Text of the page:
removal of disk fragments. Left L5-S1 hemilaminotomy and microdiskectomy.
Considerable scar tissue was found as expected at the L5-S1 level
with small fragments of disk embedded and extruded within the scar tissue.
This required performing a medial facetectomy and foraminotomy to free the
L5 root. At the L5-S1 level, which appeared to be transitional, a hard
bulging disk was found. There were no other pertinent operative findings.
Post-operative course and inclusion of Remote Viewing:
Following surgery, his leg pain was completely relieved. He complained of
back pain during the first post-operative week. This slowly led to
fluctuating leg pain, left greater than right. Some days, he would be pain
free. He remained afebrile and the incision remained intact and normal in
He was sent for physical therapy with heat, massage and ultrasound with
minimal relief. Caudal epidural steroid blocks did not change his pain. On
1/11/97 he complained of bilateral anterior leg pain and bilateral calf
pain. There was no evidence of deep vein thrombosis. Straight leg raising
Medical Technical Remote Viewing Session
By John L. Turner, M.D.
The viewer perceived the origin of pain within the brain and the source of
pain in the lumbar (low back) region. Stage six sketch showed
a 'tubular structure' with a helical flow pattern and an obstruction to the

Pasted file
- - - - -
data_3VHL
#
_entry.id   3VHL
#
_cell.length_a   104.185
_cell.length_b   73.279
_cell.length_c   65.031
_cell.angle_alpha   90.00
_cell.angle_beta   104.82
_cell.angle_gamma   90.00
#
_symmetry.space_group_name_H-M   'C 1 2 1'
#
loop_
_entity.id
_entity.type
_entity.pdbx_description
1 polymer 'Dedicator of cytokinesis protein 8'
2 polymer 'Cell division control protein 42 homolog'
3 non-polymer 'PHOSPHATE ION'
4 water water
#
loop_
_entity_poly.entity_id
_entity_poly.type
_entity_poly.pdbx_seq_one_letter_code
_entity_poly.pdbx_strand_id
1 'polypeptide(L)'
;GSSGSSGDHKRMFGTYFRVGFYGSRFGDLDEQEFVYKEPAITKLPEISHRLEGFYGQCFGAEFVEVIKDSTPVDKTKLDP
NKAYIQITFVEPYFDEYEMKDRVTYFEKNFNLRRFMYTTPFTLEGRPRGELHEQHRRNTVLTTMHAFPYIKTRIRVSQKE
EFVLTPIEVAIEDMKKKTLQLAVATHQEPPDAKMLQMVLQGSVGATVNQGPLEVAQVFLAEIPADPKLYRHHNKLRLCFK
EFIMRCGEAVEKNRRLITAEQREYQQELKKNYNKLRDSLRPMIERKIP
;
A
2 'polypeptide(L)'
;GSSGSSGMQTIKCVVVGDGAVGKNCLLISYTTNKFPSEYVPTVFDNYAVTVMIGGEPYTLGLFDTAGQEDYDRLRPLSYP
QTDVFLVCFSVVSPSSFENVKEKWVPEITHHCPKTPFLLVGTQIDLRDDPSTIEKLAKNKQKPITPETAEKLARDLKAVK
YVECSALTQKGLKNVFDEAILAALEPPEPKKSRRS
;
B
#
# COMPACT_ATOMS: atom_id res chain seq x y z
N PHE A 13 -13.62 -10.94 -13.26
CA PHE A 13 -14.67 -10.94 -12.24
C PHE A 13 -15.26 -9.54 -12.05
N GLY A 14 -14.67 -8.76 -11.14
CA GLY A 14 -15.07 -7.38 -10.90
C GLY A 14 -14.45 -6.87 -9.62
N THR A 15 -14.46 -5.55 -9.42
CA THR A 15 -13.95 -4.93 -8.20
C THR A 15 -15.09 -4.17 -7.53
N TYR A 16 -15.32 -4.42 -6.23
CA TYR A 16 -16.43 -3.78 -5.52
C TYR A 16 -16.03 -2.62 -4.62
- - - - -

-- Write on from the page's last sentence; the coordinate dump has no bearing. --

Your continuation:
flow by a 'reddish-brown' material. This material appeared to be of fluid
1/13/97: Examination and MRI:
Patient was afebrile, back and incision appeared normal. Patient describes
an area in the left paralumbar area that when pressed upon, would cause a
radiation of pain to his left leg.
1/14/97: Repeat MRI:
An isolated pocket of suppuration or, perhaps, cerebrospinal fluid can be
seen 2 cm below the skin surface and extending to the level of the L5 nerve
root. Needle aspiration yielded 4 cc of reddish brown material. The patient
was taken to the operating room where a loculated area of reddish-brown pus
was found as expected. Cultures showed growth of coagulase-negative
Staphylococcus and the patient was started on appropriate antibiotics and
twice daily wound packing and irrigation. He has made a good recovery with
the wound healing by second intention.
This represents a case of post-operative infection which was a diagnostic delema
due to atypical symptoms and a fluctuating course of shifting pain
in the back and both lower extremities. The surgical incision gave no clues
about the loculated deep infection. A remote viewing session focusing on
anatomic features revealed obstruction of flow due to an abscess cavity
which communicated with the epidural space and may have impeded normal flow
of cerebrospinal fluid. The RV findings did not suggest a recurrent
herniated disk, but rather, a reddish-brown fluid as the etiologic agent.
This was confirmed by MRI scanning, needle aspiration and surgery.
Remote Viewing shortened the delay in diagnosis and decreased medical costs
of continued physical therapy in this patient with an unusual presentation
of post-operative infection.
John L. Turner, M.D., F.A.C.S.